Pine Haven, WY
With just a couple of days left in our stay in Buffalo, we decided to do one last hike in the Bighorn Mountains. We chose a little visited trail which was about 3.4 miles long (one way) that ends at Long Lake. Hans and Lisa (Metamorphosis Road) blogged about this hike during their visit to the area last year and we thought it looked interesting.
To get to the trailhead we drove about 13 from Buffalo on Rte. 16 and turned right at the sign for Hunter Creek. After turning off the highway we immediately turned left on to a dirt road called Schoolhouse Park Road, Forest Service Road 391. This two track unimproved road is a bit rough in spots but is easily driven with a high clearance vehicle. At a “Y” we kept to the left on to FS 396, which ends at the trailhead about 2.4 miles from the highway.
We could see the trail marker on the other side of Middle Clear Creek but couldn’t see how we could cross without getting wet (and cold) feet.
Fortunately, the nimble hiker spotted a narrow trail to our left that led a short distance to a crude but effective bridge over the creek.
The trail steadily gained elevation as we approached the lake. Total elevation gain on this trail is about a thousand feet.
When we reached Long Lake, we found the temperature at almost 9,000′ a bit chilly and, of course, the wind was very strong.
We did experience a strange discovery on this trail. About a mile from the trailhead, as we went through a flat meadow, we came across a can of bear spray (a strong pepper spray to repel a bear) in a case with a purple strap attached. We figured someone had dropped it on the trail by accident, so we just left it there. As we passed it on the return leg we decided to pick it up and either use it if it was still effective, or dispose of it back at the park.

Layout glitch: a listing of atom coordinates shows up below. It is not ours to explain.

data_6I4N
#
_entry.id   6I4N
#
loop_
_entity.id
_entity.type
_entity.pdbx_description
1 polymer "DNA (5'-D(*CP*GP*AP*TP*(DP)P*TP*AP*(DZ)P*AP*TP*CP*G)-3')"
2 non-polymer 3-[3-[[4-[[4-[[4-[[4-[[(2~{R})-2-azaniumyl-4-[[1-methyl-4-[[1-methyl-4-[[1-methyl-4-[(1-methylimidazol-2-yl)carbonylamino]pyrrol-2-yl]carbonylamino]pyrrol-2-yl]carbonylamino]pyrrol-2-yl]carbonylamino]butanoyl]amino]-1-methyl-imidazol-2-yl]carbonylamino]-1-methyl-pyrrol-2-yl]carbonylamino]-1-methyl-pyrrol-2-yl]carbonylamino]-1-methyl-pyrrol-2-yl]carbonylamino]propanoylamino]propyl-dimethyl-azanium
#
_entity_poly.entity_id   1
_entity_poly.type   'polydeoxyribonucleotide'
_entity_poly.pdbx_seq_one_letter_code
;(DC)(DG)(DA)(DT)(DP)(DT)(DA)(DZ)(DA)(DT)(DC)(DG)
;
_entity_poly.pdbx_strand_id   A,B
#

But as we looked around we spotted a hiking pole lying in the grass just a few feet away. Hmm, how could someone drop a fully extended expensive pole and not realize it?
We then looked around the area and spotted a whistle attached to a strap.
Now we were really curious (and a bit spooked out!). We did a quick search of the area nearby but couldn’t find anything else that was out of place or unusual. So we marked the location, left the bear spray where we found it, and finished the hike. Since it was the holiday weekend the Forest Service Office in Buffalo was closed until Tuesday (our hike was on Sunday). But Tuesday morning we stopped at the office and reported our findings. They had no reports of anything unusual in the area but would note our report in the event something was reported later.